US 3974659 A
The specification and drawings disclose a method and apparatus for taking a sample of oil from the refrigerant fluid circulating in a refrigeration unit of the type including a compressor, a condenser, and an evaporator. A pressure chamber is provided which may be conveniently connected to cause the hot vapor gas coming from either the compressor or condenser and pass through the chamber. As the hot vapor gas enters the chamber it is impinged against a baffle causing the oil within the vapor gas to collect as droplets and flow to the bottom of the chamber. The oil free refrigerant vapor gas is thereafter extracted from the chamber and returned to the refrigeration unit at a point on the low pressure side of either the compressor or condenser. The extraction from the chamber takes place at a point below the level at which the vapor gas is supplied to the chamber and at the opposite side of the baffle. The collected oil level within the chamber is regulated by the level of extraction. When sufficient oil is recovered for test purposes the chamber is disconnected from the refrigeration unit and oil removed from the chamber. The same general method and apparatus can be used for charging predetermined quantities of oil into a refrigeration system.
1. Portable apparatus for taking an oil sample from the refrigerant flowing in a closed cycle refrigeration system comprising:
a portable container forming a closed pressure chamber;
a baffle member positioned within said chamber;
a first fluid line providing communication from the exterior to the interior of said chamber, said first fluid line including a first valve for controlling the flow of fluid therethrough and a first discharge opening adjacent to the upper end of said chamber and directed toward said baffle;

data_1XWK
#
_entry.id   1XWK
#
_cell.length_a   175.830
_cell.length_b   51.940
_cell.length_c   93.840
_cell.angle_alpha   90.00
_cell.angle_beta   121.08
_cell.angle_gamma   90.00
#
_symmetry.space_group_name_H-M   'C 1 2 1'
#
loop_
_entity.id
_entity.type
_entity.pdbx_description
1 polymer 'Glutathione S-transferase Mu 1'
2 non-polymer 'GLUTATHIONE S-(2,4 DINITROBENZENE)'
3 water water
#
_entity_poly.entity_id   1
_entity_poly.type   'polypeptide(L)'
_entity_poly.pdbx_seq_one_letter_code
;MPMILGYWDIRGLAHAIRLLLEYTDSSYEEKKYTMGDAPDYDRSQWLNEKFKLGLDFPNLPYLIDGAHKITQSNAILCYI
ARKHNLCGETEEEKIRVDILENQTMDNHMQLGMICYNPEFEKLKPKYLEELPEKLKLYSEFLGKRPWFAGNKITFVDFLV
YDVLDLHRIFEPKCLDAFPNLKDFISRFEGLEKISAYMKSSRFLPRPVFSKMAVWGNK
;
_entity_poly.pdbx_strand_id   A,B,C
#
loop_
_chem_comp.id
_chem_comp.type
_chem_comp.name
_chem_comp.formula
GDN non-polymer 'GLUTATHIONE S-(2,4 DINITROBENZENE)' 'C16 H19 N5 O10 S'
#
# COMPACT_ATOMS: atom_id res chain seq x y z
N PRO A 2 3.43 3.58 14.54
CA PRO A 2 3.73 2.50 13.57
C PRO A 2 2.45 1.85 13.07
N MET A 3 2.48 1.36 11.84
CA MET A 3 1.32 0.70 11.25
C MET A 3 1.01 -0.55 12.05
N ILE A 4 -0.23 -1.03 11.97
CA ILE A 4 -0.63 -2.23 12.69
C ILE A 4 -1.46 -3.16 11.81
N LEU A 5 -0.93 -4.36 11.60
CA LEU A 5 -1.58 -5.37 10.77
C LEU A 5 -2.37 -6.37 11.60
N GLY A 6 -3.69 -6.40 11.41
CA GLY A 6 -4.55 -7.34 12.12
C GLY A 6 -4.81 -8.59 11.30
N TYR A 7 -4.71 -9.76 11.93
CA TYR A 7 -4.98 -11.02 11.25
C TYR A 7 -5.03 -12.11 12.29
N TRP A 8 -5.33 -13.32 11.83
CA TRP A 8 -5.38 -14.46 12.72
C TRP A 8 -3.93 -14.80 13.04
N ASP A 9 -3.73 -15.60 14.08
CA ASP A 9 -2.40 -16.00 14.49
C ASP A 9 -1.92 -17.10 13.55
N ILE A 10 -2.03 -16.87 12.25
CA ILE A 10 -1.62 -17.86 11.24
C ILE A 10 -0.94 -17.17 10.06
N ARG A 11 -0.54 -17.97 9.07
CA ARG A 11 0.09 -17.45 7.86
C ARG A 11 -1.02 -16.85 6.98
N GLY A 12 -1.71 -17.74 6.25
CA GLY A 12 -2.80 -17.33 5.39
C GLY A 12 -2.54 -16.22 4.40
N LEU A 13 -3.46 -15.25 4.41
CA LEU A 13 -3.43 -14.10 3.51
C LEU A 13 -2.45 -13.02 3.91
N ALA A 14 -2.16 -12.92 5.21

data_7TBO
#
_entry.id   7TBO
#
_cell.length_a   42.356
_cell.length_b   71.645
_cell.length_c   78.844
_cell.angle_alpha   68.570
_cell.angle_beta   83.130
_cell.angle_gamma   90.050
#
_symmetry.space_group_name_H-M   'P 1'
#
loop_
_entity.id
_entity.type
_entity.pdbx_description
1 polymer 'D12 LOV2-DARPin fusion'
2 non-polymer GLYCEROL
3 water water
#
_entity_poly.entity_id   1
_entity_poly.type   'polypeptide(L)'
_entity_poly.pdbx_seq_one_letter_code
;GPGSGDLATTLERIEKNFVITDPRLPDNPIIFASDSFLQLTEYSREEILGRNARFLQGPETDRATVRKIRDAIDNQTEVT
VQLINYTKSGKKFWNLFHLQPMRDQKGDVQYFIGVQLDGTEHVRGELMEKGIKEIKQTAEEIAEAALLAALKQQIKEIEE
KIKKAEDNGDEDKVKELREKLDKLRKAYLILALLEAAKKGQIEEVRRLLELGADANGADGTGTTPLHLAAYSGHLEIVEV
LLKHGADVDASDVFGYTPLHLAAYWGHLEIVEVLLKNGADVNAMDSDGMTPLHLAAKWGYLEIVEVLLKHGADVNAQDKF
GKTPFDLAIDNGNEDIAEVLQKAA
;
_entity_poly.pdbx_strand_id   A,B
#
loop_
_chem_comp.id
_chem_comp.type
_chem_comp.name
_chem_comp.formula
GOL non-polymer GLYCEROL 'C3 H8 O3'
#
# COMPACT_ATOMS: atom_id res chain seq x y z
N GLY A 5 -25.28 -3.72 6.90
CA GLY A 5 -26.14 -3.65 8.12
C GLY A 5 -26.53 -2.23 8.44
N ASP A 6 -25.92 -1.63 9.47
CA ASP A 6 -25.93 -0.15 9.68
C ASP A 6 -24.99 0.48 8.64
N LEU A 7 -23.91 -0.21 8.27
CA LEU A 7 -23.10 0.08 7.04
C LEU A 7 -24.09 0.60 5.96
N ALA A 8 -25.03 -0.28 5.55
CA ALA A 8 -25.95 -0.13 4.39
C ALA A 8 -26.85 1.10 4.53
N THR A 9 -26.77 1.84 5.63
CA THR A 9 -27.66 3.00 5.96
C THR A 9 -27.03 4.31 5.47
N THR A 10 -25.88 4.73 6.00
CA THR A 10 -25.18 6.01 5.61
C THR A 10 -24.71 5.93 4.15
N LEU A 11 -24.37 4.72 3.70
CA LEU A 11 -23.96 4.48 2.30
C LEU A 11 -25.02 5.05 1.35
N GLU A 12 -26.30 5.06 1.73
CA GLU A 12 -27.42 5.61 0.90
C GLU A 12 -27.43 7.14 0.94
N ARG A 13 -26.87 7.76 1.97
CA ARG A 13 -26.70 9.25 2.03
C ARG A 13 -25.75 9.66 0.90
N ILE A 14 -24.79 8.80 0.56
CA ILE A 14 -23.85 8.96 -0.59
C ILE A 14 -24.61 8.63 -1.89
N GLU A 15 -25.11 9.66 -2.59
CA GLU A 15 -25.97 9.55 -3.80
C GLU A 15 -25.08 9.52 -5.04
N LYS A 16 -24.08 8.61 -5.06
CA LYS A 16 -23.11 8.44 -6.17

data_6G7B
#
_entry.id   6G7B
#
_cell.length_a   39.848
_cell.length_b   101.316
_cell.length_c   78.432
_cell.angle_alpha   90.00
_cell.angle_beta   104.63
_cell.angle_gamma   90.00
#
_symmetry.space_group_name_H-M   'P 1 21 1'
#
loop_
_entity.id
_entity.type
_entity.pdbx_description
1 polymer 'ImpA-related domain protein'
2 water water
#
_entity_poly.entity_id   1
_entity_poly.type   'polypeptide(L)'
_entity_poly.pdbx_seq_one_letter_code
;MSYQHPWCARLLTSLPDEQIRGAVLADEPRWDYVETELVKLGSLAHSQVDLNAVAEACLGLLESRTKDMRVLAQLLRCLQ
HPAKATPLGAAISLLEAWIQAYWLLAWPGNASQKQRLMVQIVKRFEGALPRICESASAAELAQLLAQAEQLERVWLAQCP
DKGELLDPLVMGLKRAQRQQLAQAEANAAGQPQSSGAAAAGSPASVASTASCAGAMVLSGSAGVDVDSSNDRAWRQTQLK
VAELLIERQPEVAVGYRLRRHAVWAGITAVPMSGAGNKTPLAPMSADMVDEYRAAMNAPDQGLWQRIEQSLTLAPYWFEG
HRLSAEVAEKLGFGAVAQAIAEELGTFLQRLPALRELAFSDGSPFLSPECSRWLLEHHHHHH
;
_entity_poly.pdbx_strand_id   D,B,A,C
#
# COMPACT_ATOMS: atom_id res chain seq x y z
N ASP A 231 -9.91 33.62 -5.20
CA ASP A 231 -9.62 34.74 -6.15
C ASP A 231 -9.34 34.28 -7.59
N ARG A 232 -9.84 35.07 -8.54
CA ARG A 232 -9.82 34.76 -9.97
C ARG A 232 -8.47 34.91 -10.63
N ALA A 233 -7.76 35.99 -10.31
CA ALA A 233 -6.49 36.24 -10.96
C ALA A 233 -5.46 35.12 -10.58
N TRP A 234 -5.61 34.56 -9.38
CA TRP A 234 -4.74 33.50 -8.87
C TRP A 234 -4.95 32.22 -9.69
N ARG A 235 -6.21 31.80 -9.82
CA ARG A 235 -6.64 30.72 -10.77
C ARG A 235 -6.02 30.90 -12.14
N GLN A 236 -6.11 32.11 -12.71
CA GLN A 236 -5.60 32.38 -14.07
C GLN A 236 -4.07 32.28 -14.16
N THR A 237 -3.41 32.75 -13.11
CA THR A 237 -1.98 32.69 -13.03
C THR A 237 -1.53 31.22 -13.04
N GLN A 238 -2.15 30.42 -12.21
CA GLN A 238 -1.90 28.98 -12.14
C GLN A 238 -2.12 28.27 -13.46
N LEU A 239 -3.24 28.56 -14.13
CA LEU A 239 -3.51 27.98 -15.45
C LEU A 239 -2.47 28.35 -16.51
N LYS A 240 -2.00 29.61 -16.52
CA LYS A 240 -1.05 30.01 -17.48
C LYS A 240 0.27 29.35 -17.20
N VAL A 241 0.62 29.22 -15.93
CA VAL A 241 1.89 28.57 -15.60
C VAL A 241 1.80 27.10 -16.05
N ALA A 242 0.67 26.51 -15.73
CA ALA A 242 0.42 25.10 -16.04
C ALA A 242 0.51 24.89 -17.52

a second fluid line providing communication between the exterior and interior of said chamber, said second line including a check valve for preventing flow through said second line into said chamber while permitting flow out of said chamber, and a second valve in said second line for selectively preventing flow in either direction, said second line opening to the interior of said chamber substantially below said first line a predetermined distance above the bottom of said chamber on the side of said baffle opposite said first fluid line;
gauge means for providing an indication of the pressure within said chamber;
gauge glass means for providing an indication of the liquid level within said chamber; and,
a third fluid line opening to the bottom of said chamber below said first and second lines, said third line including a third valve means for controlling flow of fluid therethrough.
2. The apparatus as defined in claim 1 including an access opening at the upper end of said chamber whereby fluid can be selectively placed in said chamber.
3. The apparatus as defined in claim 1 including a screen extending transversely between said baffle and said first discharge opening.
4. The apparatus as defined in claim 1 including a housing enclosing said pressure container, said first, second and third lines extending out of said housing and terminating in fittings for connecting said apparatus to a refrigeration unit.
5. The apparatus as defined in claim 4 wherein said valve means are manually operable from the exterior of said housing.
6. A method of taking an oil sample from the refrigerant flowing in a refrigeration unit of the type including a compressor, a condenser, and an evaporator, comprising the steps of:
providing a closed chamber capable of withstanding the discharge pressure from said compressor, said chamber having a baffle member therein;